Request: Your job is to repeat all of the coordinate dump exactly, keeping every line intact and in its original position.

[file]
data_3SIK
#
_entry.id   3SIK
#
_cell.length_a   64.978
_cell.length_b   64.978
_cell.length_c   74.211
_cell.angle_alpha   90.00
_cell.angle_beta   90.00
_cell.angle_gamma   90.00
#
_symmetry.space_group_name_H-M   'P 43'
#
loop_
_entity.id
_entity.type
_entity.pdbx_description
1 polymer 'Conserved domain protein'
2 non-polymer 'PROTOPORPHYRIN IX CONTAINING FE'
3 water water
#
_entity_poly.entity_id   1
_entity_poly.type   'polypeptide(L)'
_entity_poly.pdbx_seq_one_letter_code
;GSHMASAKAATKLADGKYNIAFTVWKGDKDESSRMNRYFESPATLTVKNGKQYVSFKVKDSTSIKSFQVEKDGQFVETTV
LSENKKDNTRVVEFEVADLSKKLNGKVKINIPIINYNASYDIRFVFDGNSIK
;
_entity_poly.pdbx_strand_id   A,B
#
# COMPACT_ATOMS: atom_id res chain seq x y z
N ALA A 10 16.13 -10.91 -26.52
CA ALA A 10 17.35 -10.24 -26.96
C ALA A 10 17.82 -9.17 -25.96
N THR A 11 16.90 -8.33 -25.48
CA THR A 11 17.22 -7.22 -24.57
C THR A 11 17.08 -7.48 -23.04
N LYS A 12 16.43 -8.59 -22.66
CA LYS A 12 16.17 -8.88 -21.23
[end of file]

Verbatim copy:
data_3SIK
#
_entry.id   3SIK
#
_cell.length_a   64.978
_cell.length_b   64.978
_cell.length_c   74.211
_cell.angle_alpha   90.00
_cell.angle_beta   90.00
_cell.angle_gamma   90.00
#
_symmetry.space_group_name_H-M   'P 43'
#
loop_
_entity.id
_entity.type
_entity.pdbx_description
1 polymer 'Conserved domain protein'
2 non-polymer 'PROTOPORPHYRIN IX CONTAINING FE'
3 water water
#
_entity_poly.entity_id   1
_entity_poly.type   'polypeptide(L)'
_entity_poly.pdbx_seq_one_letter_code
;GSHMASAKAATKLADGKYNIAFTVWKGDKDESSRMNRYFESPATLTVKNGKQYVSFKVKDSTSIKSFQVEKDGQFVETTV
LSENKKDNTRVVEFEVADLSKKLNGKVKINIPIINYNASYDIRFVFDGNSIK
;
_entity_poly.pdbx_strand_id   A,B
#
# COMPACT_ATOMS: atom_id res chain seq x y z
N ALA A 10 16.13 -10.91 -26.52
CA ALA A 10 17.35 -10.24 -26.96
C ALA A 10 17.82 -9.17 -25.96
N THR A 11 16.90 -8.33 -25.48
CA THR A 11 17.22 -7.22 -24.57
C THR A 11 17.08 -7.48 -23.04
N LYS A 12 16.43 -8.59 -22.66
CA LYS A 12 16.17 -8.88 -21.23